Genetics and Breeding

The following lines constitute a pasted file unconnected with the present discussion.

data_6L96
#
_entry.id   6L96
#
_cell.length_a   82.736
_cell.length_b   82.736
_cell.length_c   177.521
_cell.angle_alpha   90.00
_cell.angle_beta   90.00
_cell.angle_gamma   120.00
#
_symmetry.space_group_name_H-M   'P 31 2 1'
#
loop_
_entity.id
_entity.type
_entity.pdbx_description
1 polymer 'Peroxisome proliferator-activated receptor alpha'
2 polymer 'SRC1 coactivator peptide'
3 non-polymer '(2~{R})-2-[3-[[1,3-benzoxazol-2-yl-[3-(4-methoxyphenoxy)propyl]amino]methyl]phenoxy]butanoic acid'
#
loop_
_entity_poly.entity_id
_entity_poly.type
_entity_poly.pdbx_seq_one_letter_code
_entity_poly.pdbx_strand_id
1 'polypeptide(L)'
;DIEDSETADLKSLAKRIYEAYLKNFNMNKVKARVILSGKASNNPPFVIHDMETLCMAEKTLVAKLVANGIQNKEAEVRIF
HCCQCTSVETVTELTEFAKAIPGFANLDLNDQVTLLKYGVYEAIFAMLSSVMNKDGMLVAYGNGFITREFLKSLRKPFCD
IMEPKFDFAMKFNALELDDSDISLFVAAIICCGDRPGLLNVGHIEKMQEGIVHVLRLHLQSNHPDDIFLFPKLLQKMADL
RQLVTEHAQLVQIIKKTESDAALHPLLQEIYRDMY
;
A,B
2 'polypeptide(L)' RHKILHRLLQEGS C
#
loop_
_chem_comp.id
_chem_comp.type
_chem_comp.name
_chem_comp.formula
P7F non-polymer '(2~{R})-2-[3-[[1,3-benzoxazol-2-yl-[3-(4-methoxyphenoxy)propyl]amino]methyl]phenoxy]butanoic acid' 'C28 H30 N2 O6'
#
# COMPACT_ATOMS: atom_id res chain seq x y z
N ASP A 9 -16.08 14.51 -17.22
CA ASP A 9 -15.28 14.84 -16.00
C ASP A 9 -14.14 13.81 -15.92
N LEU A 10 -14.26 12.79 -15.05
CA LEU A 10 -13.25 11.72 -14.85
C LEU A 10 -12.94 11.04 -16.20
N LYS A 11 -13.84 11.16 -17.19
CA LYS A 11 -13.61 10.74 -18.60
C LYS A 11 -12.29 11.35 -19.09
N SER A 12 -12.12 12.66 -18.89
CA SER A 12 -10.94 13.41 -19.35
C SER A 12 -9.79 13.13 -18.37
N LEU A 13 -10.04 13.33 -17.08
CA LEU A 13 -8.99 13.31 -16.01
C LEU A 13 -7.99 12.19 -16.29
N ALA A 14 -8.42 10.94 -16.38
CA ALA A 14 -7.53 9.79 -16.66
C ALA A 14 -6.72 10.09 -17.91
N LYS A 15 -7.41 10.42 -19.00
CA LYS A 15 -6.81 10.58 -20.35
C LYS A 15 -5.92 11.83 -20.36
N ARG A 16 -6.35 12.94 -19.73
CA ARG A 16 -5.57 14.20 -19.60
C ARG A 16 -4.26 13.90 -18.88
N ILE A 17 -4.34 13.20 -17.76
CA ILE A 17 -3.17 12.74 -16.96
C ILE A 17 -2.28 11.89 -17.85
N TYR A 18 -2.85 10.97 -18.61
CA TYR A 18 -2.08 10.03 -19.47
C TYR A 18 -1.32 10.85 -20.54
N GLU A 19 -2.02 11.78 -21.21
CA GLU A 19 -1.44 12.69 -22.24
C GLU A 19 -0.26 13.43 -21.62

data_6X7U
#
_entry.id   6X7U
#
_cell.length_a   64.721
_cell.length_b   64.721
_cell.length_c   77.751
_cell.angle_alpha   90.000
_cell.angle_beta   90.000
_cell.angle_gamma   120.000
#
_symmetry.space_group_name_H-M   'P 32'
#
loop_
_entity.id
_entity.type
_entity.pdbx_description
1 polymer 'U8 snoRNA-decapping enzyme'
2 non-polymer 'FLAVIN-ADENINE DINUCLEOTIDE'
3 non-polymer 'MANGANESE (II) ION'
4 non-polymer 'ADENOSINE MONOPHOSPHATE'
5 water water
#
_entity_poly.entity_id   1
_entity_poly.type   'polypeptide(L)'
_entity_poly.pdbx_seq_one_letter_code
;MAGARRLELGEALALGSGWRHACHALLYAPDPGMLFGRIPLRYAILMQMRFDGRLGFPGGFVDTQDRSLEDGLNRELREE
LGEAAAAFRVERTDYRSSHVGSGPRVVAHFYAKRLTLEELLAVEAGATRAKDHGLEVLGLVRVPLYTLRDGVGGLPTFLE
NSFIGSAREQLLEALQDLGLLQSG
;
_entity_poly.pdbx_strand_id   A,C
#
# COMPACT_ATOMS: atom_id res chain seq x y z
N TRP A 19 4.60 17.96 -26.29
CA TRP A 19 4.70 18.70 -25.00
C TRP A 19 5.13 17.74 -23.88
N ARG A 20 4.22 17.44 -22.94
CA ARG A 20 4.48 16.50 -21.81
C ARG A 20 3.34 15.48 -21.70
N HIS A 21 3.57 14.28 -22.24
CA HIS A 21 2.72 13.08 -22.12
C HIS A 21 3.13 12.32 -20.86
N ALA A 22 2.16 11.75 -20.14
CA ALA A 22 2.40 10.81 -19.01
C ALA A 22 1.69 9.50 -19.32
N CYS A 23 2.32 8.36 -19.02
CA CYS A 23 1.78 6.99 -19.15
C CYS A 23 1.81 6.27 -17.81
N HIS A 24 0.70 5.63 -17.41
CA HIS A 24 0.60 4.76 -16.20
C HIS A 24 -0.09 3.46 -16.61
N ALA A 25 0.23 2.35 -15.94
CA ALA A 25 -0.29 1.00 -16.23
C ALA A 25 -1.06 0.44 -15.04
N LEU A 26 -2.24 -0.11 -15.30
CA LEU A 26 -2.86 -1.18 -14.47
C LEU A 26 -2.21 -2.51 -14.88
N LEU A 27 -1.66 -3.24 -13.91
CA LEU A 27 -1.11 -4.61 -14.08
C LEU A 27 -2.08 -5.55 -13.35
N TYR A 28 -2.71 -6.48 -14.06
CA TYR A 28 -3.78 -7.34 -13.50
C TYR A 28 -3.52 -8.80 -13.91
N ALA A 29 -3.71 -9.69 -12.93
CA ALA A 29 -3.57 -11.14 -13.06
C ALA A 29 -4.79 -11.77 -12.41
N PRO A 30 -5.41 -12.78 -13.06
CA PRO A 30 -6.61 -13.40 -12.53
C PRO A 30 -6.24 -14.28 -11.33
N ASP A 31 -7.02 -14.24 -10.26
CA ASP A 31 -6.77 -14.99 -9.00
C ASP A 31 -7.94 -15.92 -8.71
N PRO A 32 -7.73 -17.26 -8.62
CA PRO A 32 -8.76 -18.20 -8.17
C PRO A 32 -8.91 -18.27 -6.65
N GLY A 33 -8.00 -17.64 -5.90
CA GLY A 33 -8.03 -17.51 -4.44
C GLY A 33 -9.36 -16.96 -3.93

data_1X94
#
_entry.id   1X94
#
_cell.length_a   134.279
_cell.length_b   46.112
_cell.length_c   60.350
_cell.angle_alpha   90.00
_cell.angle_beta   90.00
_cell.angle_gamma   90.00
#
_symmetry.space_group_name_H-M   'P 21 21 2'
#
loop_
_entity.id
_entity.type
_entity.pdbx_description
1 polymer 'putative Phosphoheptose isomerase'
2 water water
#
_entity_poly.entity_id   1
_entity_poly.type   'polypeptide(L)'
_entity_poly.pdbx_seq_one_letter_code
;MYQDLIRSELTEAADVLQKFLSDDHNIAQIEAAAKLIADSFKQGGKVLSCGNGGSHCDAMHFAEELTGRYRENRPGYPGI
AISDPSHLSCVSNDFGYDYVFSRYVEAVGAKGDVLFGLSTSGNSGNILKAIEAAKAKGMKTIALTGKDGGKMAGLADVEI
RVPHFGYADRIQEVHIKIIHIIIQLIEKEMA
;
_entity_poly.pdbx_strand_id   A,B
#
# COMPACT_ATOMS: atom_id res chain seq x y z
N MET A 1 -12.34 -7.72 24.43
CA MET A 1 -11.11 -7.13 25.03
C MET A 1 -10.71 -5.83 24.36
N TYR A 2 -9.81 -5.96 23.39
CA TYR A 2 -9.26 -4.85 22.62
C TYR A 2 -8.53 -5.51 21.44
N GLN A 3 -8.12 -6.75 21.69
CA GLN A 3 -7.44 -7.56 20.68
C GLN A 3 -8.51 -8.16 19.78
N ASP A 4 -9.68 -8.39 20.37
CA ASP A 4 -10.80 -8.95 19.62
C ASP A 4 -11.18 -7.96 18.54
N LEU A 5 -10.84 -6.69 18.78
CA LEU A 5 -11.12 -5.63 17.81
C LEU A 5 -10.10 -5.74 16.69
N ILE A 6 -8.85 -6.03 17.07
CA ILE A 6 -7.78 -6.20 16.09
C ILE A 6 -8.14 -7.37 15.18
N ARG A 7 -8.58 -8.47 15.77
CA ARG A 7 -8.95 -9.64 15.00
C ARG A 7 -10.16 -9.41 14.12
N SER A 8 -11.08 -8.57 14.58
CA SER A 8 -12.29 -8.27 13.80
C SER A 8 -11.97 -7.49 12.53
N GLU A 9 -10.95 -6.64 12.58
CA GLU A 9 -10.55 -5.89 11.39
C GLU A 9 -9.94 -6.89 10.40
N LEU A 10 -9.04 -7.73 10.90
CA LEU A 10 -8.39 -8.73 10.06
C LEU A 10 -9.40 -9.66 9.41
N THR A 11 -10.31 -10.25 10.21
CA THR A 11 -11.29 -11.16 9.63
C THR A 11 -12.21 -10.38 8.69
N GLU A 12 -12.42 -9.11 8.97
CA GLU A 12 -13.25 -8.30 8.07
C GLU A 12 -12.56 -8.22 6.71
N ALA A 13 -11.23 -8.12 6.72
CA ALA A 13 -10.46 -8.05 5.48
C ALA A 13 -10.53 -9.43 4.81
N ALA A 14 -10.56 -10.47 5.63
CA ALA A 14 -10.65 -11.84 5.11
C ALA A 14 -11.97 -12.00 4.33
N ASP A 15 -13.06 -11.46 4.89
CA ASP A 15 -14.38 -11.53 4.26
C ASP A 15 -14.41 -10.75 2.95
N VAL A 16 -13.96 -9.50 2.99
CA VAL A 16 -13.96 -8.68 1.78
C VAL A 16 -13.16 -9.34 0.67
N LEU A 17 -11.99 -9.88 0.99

The ASPCA believes farm animals should be free of the welfare problems that have arisen from selective breeding. These include a growth rate and production rate (eggs, milk) that compromise skeletal structure and bone strength; create organ strain; and cause an inability to breed naturally, poor immunity, obesity, heightened rates of immediate and offspring mortality, and chronic pain. For example, modern broiler chickens and turkeys [1] suffer from lameness and heart failure and turkeys can no longer breed naturally. Ongoing and future selective breeding practices must ensure animal welfare is a primary goal for both the breeding animals and their offspring. Special consideration should be given to the lives of breeding animals, for whom many of these genetically-based welfare problems are more pronounced in part because they are allowed to live longer. Until selective breeding concerns are addressed, appropriate housing, food and water protocols must be provided to mitigate the welfare problems caused by unhealthy selective breeding. Birthing cycles must take into account the need for proper rest, recovery, and rejuvenation for female animals. Due to the sheer demand on animals’ bodies, using a more welfare-conscious approach to genetics and breeding helps achieve Freedom From Pain, Injury, and Disease, Freedom From Fear and Distress, as well as Freedom to Express Normal Behavior.